So every time around this time the world of higher education can get hectic – and I found myself feeling underwater, never fully caught up with my email or the endless to-do lists, juggling so many different commitments. And, honestly, most of it is stuff I love! Does this sound familiar, planner pals? How do we balance productivity with self-care, and maintaining a steady and sustainable pace?
I got to do a lot of things, and made it through with only a few tasks slipping through the cracks… but the vision of productivity comes at a cost – I was not sleeping what I needed, which led to less focus at work and making less strategic and whole decisions, reacting instead of responding, and doing work just to do it. So how do we undo the life we have created for ourselves?
We often talk about saying NO – and the advice is less-than-stellar. “Just say no.” Okay, obviously if it was as easy as “Just” (omg pet peeve) then I would be doing it!! So what makes it hard? If we can address why it’s so difficult, we can reframe how we approach our choices… because if there’s anything that’s incredibly hard to learn, it’s that we are valuable just by existing. That we don’t have to keep doing things to earn our human value. That we are human beings, not just human doings.
ON BALANCE AND BOUNDARIES
So my video is short, and just barely touches on the specifics of how we can shift our thinking and just how hard it is to do so. I’ll elaborate here.
What I mean by disappointing people:
- To feel others wonder if they can “rely on you next time”
- To feel others’ annoyance or frustration with you
- To feel less valuable because you’re not there to provide an answer, face-time at their events, fulfillment of a role (like in wedding parties), time, support, a plan, or completion of a task
- To feel like you aren’t sharing your talents and gifts (in my case, when I turn down additional calligraphy projects) – and thus wondering if you’re missing out on an opportunity to advance
- Disappointing yourself because you’re not snagging every opportunity you feel like you’re supposed to
- Feeling like you’ll be seen as “less capable” if you say no to a project, or that it might set you up for the next promotion, or superhero friend
- Feeling like you don’t have a “real reason” to not go to something, do something other than “I don’t want to” (for this, see – “If Friends Were Honest Making Plans“)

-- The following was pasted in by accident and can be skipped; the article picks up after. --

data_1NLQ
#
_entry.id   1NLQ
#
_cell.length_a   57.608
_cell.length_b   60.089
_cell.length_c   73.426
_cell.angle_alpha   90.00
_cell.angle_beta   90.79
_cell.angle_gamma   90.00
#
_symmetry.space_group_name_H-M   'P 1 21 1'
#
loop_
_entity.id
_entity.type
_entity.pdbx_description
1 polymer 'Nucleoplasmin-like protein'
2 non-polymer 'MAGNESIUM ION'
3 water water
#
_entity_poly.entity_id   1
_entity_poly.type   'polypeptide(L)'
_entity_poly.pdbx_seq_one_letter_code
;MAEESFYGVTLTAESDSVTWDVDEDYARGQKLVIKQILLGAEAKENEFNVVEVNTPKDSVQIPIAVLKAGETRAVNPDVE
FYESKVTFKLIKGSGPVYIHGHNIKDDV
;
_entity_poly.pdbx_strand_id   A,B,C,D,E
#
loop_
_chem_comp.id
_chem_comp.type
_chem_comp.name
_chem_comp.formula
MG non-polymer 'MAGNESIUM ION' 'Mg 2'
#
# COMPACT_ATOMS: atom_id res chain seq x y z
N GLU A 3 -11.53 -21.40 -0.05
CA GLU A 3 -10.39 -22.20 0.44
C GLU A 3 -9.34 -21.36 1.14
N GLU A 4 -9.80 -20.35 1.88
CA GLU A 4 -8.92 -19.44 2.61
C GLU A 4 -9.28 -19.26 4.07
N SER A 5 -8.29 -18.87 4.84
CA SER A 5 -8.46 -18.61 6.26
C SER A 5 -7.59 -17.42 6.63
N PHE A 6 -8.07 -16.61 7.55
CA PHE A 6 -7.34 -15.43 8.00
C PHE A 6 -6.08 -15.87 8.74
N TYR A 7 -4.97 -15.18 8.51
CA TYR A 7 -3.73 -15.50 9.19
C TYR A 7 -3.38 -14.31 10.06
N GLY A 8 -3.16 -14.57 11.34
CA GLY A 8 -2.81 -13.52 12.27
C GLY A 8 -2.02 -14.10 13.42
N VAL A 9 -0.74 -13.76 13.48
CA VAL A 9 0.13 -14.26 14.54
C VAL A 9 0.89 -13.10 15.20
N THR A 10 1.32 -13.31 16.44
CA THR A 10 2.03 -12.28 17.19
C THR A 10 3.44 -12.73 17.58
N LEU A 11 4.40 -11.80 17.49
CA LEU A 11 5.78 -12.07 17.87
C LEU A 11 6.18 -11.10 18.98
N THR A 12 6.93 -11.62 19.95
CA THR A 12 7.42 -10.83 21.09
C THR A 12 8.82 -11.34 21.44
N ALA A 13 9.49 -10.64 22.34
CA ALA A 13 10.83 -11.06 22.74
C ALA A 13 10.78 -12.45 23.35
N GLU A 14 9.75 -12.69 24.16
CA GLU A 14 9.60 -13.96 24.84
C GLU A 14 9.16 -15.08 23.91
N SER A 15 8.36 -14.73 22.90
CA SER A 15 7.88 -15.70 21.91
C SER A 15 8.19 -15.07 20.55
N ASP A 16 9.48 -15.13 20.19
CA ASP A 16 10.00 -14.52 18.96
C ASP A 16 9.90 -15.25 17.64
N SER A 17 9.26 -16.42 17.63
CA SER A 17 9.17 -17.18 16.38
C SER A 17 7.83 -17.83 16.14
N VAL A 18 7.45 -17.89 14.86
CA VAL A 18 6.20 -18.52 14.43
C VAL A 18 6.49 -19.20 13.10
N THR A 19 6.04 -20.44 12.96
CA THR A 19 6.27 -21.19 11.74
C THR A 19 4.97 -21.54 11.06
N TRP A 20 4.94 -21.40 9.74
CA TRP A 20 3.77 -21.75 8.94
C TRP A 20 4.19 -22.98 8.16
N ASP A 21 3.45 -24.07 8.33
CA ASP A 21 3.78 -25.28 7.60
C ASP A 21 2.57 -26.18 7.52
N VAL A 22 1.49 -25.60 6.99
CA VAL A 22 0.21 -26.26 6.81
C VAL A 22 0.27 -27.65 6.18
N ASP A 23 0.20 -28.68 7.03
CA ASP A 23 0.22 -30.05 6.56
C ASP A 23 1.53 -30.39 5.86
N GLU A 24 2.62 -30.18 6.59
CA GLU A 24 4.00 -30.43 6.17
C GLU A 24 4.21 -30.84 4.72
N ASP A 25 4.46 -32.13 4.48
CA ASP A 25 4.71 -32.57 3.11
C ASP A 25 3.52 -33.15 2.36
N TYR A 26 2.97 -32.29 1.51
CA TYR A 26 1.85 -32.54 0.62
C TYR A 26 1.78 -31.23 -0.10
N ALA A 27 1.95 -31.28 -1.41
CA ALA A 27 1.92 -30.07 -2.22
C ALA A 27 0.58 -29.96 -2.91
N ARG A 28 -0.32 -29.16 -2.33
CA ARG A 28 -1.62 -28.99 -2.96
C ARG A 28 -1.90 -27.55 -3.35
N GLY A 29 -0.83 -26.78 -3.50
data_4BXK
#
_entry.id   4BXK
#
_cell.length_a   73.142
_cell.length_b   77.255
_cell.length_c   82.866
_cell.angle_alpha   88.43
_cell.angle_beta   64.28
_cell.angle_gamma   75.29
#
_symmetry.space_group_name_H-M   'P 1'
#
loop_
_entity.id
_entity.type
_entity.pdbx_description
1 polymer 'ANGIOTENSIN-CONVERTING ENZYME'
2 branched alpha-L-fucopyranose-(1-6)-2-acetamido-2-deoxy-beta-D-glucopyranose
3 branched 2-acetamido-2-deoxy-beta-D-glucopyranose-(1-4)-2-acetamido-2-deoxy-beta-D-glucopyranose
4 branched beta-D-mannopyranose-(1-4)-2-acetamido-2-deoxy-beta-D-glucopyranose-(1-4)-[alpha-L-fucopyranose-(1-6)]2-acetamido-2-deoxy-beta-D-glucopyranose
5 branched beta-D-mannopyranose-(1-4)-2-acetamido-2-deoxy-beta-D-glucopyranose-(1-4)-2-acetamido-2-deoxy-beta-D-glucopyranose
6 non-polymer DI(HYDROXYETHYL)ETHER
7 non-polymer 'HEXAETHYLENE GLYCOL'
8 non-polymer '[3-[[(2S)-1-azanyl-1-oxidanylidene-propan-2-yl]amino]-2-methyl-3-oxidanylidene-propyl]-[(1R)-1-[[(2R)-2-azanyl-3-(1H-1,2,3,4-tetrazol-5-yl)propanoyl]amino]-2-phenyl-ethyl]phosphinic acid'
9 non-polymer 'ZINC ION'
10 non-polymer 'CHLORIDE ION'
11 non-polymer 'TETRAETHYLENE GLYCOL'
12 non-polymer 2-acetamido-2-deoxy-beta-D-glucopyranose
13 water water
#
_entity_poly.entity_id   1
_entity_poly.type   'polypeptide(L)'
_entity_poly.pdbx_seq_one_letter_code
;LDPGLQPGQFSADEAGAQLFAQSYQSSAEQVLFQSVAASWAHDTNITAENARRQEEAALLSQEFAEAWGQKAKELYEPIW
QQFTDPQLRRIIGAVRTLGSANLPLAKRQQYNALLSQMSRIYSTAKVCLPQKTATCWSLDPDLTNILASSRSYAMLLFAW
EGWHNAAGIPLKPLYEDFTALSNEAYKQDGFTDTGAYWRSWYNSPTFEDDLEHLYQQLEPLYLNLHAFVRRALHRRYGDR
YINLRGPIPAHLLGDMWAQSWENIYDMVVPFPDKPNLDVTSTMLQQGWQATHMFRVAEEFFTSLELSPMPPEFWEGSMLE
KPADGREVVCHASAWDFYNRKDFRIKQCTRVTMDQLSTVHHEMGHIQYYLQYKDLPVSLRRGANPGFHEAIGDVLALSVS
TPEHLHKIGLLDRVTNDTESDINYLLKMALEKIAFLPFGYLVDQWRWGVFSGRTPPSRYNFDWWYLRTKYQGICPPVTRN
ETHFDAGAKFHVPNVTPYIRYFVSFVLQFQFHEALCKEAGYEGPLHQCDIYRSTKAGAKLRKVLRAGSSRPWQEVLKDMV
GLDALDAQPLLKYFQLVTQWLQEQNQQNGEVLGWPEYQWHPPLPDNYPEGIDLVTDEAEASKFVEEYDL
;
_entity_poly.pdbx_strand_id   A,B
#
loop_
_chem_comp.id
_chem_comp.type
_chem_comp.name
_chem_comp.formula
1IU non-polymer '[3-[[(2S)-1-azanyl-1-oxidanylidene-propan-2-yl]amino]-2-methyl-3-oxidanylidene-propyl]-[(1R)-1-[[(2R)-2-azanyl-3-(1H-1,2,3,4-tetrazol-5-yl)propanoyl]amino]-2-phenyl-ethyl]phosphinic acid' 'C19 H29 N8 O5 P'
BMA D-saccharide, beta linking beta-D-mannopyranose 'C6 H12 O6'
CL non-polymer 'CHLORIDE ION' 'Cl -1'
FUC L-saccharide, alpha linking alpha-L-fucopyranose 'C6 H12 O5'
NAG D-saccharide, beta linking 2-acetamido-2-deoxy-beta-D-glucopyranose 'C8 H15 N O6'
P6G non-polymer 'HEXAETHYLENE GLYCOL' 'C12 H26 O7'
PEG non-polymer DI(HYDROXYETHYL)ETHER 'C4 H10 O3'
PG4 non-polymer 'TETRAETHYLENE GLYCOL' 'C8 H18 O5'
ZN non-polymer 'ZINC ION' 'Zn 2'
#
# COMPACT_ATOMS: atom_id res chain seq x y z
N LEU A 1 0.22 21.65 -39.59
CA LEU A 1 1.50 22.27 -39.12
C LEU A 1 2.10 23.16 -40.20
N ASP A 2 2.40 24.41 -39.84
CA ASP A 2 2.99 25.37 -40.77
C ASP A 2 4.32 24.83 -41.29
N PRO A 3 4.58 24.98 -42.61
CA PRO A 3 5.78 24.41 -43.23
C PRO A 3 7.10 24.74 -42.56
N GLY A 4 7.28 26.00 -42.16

- Feeling like you’ll be “lame” not going to some social outing, or that you’ll miss out on something
Now, whether or not these feelings are from others or from ourselves is probably the major question – either way, they feel VERY real, and often get us into trouble as we commit to yet another thing. Individually, things are very easy and simple – but in context of all our other stuff, it suddenly becomes overwhelming. And let’s be honest, we do it to ourselves. So here’s what I’m suggesting.
Some concrete strategies that help me manage my commitments, boundaries, and saying no:
- Thinking about the Focus Funnel – what can I delegate? What do I actually have to do myself?
- For tasks and favors, sometimes, people just default to asking people because they are convenient, not because they absolutely are the right person for the task – so sometimes I’ll ask questions that get at whether that is true
- Also for tasks and favors, I remind people of boundaries by always asking first, “When do you need this by? What’s your ideal timeline for this?” – and being able to show that it is the task within this time-frame that will or will not work for me, not really because I can or can’t do it, period
- Understand how your friends see support – is it showing up for the event? Or can you support in other ways by inviting others, publicizing, sharing words of affirmation elsewhere? And then offering support in another, more realistic way for you
- Tell people what you CAN do rather than what you can’t
- Don’t apologize if you can help it – so we can help shift the culture that we should be apologizing for protecting our own hearts and time. So instead, saying, “I hope you find someone”
- Schedule in time in my calendar for errands, projects. I’m not always good at this for personal stuff, but it helps me at work block out necessary time to focus, rather than everyone else claiming and controlling my time. This also keeps me realistic about what time I need more intentionally, rather than reacting and squeezing it into spaces it can fit
That’s what’s worked for me- and maybe if you’re more introverted, these things come more easily to you! But what makes it hard for you to draw boundaries or say no? What strategies have worked for you?